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The call to write

Author: John Trimbur
Publisher: New York : Pearson Longman, ©2005.
Edition/Format:   Print book : English : 3rd edView all editions and formats
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Genre/Form: Problems and exercises
Problems, exercises, etc
Material Type: Internet resource
Document Type: Book, Internet Resource
All Authors / Contributors: John Trimbur
ISBN: 0321207785 9780321207784 0321203054 9780321203052
OCLC Number: 55000403
Description: xlii, 703 pages : color illustrations ; 24 cm
Contents: Machine derived contents note: Detailed Contents --
<Br><Hr><Br> --
<Toc> --
Guide to Visuals --
Preface --
Acknowledgments --
<Part Num="1"> --
Writing and Reading --
Introduction: The Call to Write --
Identifying and Responding to the Call to Write --
Factors That Writers Take Into Account --
Reflecting on Your Writing: The Call to Write --
<CHAP NUM="1">What Is Writing? Analyzing Literacy Events --
Reflecting on Your Writing: What Is Writing? --
Writing in Everyday Life --
Analyzing Writing in Everyday Life: A Shopping List --
Writing in the Workplace --
Analyzing Writing in the Workplace: --
David F. Gallagher, "Just Say No to H2O" --
Ethics of Writing --
Writing in the Public Sphere --
Analyzing Writing in the Public Sphere: Newsletter --
Going Online: Organizing Online Networks --
Writing in School --
Analyzing Writing in School: Samples from Grade 3 --
Samples of Writing in School --
Sample 1: High School Research Paper --
Sample 2: College Response Paper --
Analyzing a Literacy Event --
Frederick Douglass, from Narrative of the Life of Frederick Douglass --
Eudora Welty, from One Writer's Beginnings --
Margaret J. Finders, from Just Girls --
Writing Assignment: Analyzing a Literacy Event --
Reflecting on Your Writing --
<CHAP NUM="2">Reading Strategies for Academic Purposes: Analyzing the Rhetorical Situation --
Reading as Research --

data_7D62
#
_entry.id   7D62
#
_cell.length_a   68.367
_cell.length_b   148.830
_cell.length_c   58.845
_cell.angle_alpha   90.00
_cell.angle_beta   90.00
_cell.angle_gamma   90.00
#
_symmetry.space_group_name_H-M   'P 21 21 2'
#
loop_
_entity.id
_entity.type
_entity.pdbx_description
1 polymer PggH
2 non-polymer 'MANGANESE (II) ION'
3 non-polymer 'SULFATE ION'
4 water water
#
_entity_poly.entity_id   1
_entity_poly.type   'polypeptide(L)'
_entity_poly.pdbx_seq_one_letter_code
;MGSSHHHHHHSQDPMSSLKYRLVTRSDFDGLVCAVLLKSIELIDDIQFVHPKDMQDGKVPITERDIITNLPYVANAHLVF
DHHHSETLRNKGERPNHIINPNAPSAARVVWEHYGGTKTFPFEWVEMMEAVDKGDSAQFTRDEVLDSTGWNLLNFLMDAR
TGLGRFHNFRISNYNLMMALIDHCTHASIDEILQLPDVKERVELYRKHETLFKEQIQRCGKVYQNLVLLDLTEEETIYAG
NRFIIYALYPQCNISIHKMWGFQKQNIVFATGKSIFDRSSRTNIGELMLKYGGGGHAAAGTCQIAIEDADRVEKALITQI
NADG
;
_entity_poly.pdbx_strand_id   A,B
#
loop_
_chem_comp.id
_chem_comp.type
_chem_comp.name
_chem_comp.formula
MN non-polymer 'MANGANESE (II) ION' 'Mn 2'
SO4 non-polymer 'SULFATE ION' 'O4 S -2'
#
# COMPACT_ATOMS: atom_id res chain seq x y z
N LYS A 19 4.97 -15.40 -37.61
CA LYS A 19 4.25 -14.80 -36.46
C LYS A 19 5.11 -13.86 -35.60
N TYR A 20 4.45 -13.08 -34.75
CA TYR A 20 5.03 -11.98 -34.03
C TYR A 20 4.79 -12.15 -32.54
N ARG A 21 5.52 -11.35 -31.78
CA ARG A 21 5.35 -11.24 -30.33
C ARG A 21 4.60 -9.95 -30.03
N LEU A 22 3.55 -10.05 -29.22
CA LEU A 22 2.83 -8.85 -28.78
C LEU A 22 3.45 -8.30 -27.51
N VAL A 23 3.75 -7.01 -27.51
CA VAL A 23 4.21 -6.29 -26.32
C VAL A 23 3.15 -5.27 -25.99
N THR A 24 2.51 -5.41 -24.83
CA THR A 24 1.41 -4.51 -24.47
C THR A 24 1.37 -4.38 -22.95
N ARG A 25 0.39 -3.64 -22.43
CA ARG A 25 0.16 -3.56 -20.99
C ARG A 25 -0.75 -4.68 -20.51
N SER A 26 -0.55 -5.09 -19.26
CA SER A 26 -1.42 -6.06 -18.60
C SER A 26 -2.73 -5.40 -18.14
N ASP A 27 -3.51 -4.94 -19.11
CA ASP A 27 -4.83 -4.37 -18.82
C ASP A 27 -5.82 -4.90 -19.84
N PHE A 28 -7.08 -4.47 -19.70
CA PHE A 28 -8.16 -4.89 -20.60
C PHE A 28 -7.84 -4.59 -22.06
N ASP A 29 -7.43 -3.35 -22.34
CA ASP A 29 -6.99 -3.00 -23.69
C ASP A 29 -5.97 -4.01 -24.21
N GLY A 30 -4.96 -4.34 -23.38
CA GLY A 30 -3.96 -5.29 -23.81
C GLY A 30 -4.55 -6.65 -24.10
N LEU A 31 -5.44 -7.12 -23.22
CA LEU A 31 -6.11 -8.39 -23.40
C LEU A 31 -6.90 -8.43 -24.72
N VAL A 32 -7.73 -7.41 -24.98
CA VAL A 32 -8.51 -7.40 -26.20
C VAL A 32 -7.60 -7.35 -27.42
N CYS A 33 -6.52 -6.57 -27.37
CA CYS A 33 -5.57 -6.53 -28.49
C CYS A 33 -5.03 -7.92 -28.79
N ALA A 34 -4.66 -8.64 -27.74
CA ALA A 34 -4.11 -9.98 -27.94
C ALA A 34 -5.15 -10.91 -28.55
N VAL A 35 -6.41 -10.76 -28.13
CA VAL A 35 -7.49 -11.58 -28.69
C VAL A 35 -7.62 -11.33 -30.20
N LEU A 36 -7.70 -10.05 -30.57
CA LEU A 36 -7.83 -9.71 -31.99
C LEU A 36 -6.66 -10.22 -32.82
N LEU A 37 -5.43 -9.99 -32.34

Getting Started: Previewing --
Strategies for Close Reading --
Underlining --
Annotation --
Jonathan Kozol, from Distancing the Homeless --
Summarizing --
Sample Summary of Distancing the Homeless --
Exploratory Writing --
Sample Exploratory Writing --
Outlining --
Sample Outline --
Describing the Writer's Strategy --
Sample Description of the Writer's Strategy --
Working Together --
Strategies for Analyzing the Rhetorical Situation --
Using Background Information --
The Context of Issues --
The Writer --
The Publication --
Analyzing the Writer's Purpose and Relationship to Readers --
Analyzing the Writer's Language --
Tone --
Denotation/Connotation --
Figures of Speech --
Stereotypes --
Sample Analysis of a Rhetorical Situation --
Kevin Powell, My Culture at the Crossroads --
Rhetorical Analysis of "My Culture at the Crossroads" --
Writing Assignment: Rhetorical Analysis --
Reflecting on Your Writing --
<features to be positioned within chapter> --
Ethics of Reading: Boredom and Persistence --
Writing Strategies --
Going Online: Evaluating Web Sites --
<CHAP NUM="3">Persuasion and Responsibility: Analyzing Arguments --
Working Together: Successful Persuasion --
Understanding Argument --
What Is Argument?: Dealing with Reasonable Differences --
Darcy Peters and Marcus Boldt: Exchange of Letters --
Working Together: Looking at Differences --
What Do Readers Expect from Arguments? --
Entering a Controversy --
Analyzing Issues --
Types of Issues --
Issues of Substantiation --
Issues of Evaluation --
Issues of Policy --
Controversy: Should High Schools Abolish Tracking and Assign Students to Mixed-Ability Classrooms Instead? --
Taking a Position: From Issues to Claims --
Developing a Persuasive Position --
What Are the Rhetorical Appeals? --
Malcolm X, from "The Ballot or the Bullet" --
Analysis of Persuasive Appeals in "The Ballot or the Bullet" --
Constructing an Appropriate Rhetorical Stance --
Two Letters of Application --
Letter 1 --
Letter 2 --
Working Together: Rhetorical Stance --
Making an Argument --
What Are the Parts of an Argument? --
Claims, Evidence, and Enabling Assumptions --
Questions to Ask About Evidence --
Working Together: Analyzing Claims, Evidence, and Enabling Assumptions --
Working Together: Backing an Argument --
Differing Views --
Summarize, Differing Views Fairly and Accurately --
Refuting Differing Views --
Conceding Differing Views --
Negotiating Differing Views --
Qualifiers --
Putting the Parts Together --
Working Together: Analyzing the Making of an Argument --
"Vigilant Neighbors or Big Brother Informants" --
Negotiating Differences --
Beyond the Pro and Con --
An Electronic Exchange of Views --
Going Online: Handling Differences --
Recognizing Ambiguities and Contradictions --
Anna Quindlen, Abortion Is Too Complex to Feel All One Way About --
Call for Moratorium on Executions --
Sample Rhetorical Analysis for an Argument --
Writing Assignment: Analyzing an Argument --
Reflecting on Your Writing --
<to be positioned within chapter> --
Ethics of Argument: The Writer's Responsibility --
<Part Num="2"> --
Writing Projects --
Introduction: Genres of Writing --